In the process of creating a “church vision,” the churches indicated that it not only helped them think about the future of their buildings, but it gave them a chance to meet other church organizations, share experiences, generate new ideas and create initiatives. For the communities, it was important that they are heard and can bring their commitment, ideas, and knowledge to the table. But most importantly, they are involved in what is going to happen with ‘their’ churches and will not face too many surprises. The local governments, who are the ones that organize the planning process, discovered not only properties with possibilities but also found out that the churches gave them access to several policy issues.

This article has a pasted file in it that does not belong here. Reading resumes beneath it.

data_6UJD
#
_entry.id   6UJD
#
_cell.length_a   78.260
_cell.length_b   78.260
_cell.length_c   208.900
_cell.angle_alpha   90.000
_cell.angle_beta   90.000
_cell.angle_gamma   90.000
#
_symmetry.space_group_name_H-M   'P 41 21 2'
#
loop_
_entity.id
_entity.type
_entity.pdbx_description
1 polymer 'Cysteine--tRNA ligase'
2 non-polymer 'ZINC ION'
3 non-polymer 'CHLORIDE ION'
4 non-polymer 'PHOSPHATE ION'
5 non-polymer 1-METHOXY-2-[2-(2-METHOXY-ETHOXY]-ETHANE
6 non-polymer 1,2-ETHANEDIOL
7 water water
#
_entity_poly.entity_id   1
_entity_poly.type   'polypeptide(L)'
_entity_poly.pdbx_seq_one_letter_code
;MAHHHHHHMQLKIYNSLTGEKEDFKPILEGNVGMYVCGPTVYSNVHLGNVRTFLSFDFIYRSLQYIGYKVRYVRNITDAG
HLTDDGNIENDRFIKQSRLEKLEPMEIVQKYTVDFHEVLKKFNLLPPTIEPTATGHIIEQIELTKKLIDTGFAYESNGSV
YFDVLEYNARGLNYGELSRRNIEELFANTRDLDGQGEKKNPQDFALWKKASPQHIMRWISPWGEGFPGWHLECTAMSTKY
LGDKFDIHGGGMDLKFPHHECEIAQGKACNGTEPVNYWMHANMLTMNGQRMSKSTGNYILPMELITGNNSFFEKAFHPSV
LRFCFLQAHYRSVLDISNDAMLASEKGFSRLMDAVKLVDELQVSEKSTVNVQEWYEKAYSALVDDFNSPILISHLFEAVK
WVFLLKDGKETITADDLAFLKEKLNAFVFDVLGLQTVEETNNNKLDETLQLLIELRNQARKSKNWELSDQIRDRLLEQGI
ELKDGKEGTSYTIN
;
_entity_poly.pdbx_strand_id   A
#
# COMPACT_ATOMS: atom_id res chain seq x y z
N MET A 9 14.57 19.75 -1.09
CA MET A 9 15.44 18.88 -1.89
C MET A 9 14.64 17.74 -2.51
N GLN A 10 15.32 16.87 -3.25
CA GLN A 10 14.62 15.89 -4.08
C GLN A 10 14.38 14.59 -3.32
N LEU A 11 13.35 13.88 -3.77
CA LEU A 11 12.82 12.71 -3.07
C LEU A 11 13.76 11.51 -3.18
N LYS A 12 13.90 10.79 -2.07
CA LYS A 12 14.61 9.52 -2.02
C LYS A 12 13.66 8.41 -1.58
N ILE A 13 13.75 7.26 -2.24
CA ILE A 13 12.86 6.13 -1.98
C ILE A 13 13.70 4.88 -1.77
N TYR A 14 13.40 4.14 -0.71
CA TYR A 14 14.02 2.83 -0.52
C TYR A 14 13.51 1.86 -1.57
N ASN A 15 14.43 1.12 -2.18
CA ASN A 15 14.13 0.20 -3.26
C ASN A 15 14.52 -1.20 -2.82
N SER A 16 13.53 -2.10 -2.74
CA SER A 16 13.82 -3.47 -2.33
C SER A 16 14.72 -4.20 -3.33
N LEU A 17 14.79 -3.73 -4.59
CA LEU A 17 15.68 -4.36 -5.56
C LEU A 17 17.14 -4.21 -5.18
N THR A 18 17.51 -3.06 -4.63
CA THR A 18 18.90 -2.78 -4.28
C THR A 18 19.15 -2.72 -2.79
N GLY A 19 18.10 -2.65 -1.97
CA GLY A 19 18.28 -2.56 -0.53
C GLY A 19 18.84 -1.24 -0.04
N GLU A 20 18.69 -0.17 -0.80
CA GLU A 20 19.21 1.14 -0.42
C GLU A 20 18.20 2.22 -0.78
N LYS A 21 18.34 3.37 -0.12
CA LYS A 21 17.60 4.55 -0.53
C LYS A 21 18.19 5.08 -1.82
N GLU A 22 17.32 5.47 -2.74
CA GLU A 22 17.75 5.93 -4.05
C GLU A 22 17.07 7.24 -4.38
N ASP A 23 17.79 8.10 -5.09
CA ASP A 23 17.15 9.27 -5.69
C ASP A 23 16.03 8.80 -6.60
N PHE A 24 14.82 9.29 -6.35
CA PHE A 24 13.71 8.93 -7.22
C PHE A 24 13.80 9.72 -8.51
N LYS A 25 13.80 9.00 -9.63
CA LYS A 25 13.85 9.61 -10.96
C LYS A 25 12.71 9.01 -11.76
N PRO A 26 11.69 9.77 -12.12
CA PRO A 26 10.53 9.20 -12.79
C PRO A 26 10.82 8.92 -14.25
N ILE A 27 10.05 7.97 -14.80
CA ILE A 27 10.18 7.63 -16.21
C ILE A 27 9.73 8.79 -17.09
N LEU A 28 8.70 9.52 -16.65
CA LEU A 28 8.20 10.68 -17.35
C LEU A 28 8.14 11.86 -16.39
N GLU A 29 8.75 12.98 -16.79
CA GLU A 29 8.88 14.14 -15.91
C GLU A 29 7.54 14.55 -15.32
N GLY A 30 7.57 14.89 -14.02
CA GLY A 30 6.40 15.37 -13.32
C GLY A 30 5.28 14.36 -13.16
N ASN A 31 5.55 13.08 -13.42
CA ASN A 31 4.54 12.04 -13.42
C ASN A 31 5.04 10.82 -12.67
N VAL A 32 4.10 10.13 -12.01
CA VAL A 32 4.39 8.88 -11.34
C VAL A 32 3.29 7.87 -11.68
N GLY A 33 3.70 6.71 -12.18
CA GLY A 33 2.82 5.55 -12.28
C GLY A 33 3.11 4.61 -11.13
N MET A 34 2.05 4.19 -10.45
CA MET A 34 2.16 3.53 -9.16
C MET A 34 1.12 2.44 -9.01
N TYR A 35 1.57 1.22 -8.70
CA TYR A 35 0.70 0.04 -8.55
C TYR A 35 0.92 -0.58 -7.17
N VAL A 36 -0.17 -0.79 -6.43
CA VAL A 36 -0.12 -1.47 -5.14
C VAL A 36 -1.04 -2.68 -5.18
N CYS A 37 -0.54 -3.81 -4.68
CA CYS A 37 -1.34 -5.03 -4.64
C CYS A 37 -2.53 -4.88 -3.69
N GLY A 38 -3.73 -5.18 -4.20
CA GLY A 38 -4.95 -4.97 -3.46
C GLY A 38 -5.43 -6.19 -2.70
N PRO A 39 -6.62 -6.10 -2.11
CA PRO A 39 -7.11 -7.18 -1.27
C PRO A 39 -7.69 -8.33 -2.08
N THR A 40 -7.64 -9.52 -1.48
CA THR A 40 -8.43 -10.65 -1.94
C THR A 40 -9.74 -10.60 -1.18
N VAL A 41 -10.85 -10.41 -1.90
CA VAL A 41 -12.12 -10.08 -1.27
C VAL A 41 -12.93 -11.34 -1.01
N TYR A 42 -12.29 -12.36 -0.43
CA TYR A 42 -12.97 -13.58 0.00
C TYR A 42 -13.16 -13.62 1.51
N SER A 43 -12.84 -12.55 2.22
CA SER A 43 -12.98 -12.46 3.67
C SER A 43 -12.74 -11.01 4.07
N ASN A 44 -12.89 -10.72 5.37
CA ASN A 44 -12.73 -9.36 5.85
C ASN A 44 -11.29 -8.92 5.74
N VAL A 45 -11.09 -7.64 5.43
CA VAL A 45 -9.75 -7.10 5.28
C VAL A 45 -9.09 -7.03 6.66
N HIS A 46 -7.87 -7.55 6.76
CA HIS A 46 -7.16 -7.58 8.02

Church buildings turned out to be key elements in social cohesion, the vitality of urban neighbourhoods or rural villages, touristic profiling, creating a green and healthy environment and working on sustainability goals. All in all, the instrument of a church vision is ensuring a better future for church buildings and creating a better environment for inhabitants at the same time.

To conclude

Looking back, for a long we considered the future of church buildings to be an exclusive issue for the heritage sector and or the churches. But since the dialogue has been organized between the churches, governments, the heritage sector, and the public we found out that the future of the church buildings addresses all kinds of actual questions. It now has become an important issue for society as a whole. 

By Frank Strolenberg, Manager of Future Religious Heritage at the Cultural Heritage Agency of the Netherlands.